Five siblings donate two iPads to Ipswich Hospital

By May 10, 2022Fundraising, Recent
ipad donation

Five siblings have donated two iPads to the Palliative Care Unit at Ipswich Hospital in memory of their late parents.

The donation by siblings Sheila, Sara, Ian, Helen and Celia fulfilled their father’s last wish by giving other palliative care patients the means to communicate with their loved ones during COVID-19 restrictions.

Both of their parents passed away in 2021 after lengthy illnesses.

One sibling, Helen Jarvis, said the palliative care team at Ipswich Hospital respected and supported her parents’ wishes to pass away at home.

“My mum had dementia, and Dad was her primary carer. His journey with prostate cancer started 14 years ago, so it was a tough role for Dad. That’s why we stepped in and did what we could to look after them.

“But we couldn’t have done it without the support of the palliative care team. They made the experience so much more pleasant. We always knew the palliative care team was there for us when things got difficult.”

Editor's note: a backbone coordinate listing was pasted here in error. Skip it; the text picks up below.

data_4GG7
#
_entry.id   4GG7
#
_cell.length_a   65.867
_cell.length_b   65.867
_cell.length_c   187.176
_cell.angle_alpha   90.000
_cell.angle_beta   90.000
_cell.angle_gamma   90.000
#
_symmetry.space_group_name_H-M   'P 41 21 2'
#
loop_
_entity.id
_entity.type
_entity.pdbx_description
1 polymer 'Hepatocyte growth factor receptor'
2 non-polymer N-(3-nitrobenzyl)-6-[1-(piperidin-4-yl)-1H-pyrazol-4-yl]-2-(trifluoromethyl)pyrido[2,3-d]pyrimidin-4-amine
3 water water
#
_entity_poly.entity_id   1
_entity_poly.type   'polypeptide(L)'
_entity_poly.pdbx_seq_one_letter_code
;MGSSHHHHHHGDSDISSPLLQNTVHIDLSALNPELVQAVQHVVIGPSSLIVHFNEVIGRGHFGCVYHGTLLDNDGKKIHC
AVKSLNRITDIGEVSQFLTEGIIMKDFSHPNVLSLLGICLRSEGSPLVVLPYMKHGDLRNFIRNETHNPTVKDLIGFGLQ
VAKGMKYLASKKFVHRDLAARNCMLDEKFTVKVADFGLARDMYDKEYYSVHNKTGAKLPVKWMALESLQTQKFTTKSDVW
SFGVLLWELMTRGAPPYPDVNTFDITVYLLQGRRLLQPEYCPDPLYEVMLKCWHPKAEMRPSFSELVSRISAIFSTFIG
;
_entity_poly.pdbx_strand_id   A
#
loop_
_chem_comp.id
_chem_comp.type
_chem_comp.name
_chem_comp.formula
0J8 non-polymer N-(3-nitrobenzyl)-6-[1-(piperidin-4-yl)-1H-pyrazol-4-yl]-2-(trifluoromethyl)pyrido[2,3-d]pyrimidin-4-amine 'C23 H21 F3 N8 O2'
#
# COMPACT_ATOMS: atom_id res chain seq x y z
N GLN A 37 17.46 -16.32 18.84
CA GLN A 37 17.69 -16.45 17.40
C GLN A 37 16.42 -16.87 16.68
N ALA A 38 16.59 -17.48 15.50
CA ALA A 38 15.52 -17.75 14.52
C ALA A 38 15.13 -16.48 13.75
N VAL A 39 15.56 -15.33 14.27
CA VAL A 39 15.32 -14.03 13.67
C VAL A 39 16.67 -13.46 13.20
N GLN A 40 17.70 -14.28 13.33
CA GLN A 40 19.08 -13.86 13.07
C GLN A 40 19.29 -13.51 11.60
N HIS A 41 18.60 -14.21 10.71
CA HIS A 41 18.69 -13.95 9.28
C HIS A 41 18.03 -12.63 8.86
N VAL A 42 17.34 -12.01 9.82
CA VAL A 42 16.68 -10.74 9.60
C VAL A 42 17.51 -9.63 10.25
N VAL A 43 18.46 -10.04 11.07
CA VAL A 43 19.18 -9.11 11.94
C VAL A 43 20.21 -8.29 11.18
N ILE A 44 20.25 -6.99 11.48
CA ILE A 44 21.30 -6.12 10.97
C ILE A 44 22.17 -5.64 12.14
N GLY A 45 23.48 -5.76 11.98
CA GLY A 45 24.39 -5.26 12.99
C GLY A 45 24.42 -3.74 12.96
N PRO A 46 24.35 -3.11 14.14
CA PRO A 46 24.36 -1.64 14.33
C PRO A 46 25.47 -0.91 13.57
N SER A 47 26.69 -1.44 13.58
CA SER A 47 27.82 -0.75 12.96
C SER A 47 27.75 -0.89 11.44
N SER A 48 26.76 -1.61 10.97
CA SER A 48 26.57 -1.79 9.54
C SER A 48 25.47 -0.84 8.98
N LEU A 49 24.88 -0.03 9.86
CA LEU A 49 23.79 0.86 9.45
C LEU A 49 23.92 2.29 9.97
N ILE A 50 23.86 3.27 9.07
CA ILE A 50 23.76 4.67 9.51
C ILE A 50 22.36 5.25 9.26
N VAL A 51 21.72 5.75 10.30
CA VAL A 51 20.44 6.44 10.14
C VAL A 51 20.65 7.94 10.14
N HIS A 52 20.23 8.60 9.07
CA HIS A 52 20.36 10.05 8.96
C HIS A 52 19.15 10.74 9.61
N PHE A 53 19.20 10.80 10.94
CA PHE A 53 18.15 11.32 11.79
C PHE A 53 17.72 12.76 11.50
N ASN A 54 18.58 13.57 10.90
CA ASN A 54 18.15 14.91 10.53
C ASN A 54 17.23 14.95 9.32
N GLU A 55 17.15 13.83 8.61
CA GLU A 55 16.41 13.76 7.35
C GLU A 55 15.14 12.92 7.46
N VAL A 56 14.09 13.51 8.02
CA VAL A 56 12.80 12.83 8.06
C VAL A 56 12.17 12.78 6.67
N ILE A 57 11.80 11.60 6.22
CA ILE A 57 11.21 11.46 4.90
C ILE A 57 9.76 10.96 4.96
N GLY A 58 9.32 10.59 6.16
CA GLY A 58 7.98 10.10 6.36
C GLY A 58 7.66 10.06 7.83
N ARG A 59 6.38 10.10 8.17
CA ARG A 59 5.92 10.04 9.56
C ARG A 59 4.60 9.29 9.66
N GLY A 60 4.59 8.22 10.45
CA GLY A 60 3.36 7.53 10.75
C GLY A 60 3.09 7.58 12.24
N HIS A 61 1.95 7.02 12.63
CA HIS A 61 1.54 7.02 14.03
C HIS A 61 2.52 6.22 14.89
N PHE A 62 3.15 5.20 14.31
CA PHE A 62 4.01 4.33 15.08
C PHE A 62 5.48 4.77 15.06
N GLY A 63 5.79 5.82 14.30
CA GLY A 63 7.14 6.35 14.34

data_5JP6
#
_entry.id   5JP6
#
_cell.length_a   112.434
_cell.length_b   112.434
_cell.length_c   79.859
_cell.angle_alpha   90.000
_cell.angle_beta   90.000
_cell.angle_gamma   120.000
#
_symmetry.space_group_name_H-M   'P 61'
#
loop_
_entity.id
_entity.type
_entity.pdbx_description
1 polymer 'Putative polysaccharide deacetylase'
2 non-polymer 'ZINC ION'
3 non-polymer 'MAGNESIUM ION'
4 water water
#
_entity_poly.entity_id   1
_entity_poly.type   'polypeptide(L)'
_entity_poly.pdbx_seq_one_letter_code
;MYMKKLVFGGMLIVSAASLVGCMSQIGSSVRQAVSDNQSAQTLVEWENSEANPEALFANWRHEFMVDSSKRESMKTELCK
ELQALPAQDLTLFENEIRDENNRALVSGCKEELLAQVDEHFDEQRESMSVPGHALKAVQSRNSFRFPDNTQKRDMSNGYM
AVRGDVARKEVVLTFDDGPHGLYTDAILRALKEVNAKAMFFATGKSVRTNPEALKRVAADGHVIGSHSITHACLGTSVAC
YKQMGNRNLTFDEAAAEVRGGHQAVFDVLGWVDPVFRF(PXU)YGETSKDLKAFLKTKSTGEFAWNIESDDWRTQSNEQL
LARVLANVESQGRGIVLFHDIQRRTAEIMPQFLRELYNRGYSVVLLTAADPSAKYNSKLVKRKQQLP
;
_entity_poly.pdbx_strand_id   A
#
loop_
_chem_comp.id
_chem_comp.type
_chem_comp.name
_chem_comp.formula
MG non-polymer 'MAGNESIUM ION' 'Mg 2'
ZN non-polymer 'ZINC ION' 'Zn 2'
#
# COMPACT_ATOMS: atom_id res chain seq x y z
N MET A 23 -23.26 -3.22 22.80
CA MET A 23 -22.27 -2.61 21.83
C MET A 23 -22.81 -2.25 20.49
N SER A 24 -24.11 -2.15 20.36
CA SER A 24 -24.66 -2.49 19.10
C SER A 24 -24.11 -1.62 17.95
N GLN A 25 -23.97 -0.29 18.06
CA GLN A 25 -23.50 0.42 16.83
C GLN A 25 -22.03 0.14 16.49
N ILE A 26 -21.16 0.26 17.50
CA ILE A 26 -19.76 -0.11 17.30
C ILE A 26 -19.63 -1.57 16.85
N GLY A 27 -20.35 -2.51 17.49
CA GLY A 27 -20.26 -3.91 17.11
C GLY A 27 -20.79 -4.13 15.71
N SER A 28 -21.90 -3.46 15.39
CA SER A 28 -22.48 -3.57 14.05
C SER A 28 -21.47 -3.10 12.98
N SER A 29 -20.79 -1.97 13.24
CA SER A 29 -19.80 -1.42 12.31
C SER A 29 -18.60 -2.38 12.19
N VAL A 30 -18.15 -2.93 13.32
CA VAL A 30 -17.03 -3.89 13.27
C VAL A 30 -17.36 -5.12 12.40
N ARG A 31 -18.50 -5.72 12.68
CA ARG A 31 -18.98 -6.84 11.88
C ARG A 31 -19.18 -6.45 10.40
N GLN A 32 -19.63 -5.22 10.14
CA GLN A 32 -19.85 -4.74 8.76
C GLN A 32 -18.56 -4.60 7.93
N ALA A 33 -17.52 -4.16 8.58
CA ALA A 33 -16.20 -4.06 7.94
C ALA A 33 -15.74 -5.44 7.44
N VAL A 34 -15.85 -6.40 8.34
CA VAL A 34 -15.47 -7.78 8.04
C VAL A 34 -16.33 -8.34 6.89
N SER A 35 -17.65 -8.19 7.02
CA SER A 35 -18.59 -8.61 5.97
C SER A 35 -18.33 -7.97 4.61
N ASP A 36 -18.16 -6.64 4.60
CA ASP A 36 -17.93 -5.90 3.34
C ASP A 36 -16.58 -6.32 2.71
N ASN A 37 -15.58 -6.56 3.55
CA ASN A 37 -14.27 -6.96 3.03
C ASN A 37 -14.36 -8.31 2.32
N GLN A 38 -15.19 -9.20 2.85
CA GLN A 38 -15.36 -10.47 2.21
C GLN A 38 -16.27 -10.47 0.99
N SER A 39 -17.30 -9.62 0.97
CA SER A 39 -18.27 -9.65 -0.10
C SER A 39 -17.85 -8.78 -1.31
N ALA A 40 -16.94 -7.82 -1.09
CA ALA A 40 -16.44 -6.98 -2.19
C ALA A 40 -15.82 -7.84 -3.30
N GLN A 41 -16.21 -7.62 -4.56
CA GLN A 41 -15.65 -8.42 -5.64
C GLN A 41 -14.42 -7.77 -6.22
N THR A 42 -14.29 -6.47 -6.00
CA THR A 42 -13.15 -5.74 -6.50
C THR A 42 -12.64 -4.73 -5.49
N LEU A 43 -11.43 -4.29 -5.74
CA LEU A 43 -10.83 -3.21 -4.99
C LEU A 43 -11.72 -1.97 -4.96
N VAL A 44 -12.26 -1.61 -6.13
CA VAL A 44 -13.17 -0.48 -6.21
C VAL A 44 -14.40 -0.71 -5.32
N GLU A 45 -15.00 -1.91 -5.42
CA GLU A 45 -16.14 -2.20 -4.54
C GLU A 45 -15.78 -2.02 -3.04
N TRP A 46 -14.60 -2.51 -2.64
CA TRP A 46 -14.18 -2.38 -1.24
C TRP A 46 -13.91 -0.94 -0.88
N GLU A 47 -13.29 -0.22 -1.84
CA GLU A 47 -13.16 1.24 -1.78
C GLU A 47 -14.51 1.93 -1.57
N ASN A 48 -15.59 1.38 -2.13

Helen’s sister Sara said her parents settled in Camira after migrating to Australia in 1974 and brought up nine children in the house where they lived for 47 years.

“That was their castle,” Sara said. “They didn’t want to be in the hospital at the end of their journey, so giving them the ability to pass away at home was huge.

“Dad was mostly at home with us caring for him, and the palliative care team would visit to give him a tune-up. Dad had a couple of days in the hospital to adjust his medication, and then came back home when he was stable.

“COVID made it difficult to contact Dad when he was in hospital as he couldn’t use a mobile phone. One of his last wishes was to donate some iPads. Hopefully other families will benefit from being able to see their loved one on FaceTime or Skype. Every minute with your loved one counts at the end of their journey.”

Palliative Care Unit Acting Nurse Unit Manager, Kylie-Anne Dempster, said the donation would mean a lot to patients and their families.

“COVID restrictions have brought many challenges that we’ve never had to deal with before,” Ms Dempster said. “Not being able to be with a loved one at the end of their life greatly affects patients and their families. Now they will be able to communicate with their loved one via FaceTime thanks to this thoughtful donation.”

Ms Dempster said she remembered the siblings’ father Colin very well, describing him as “a very strong character with a very gentle soul”.

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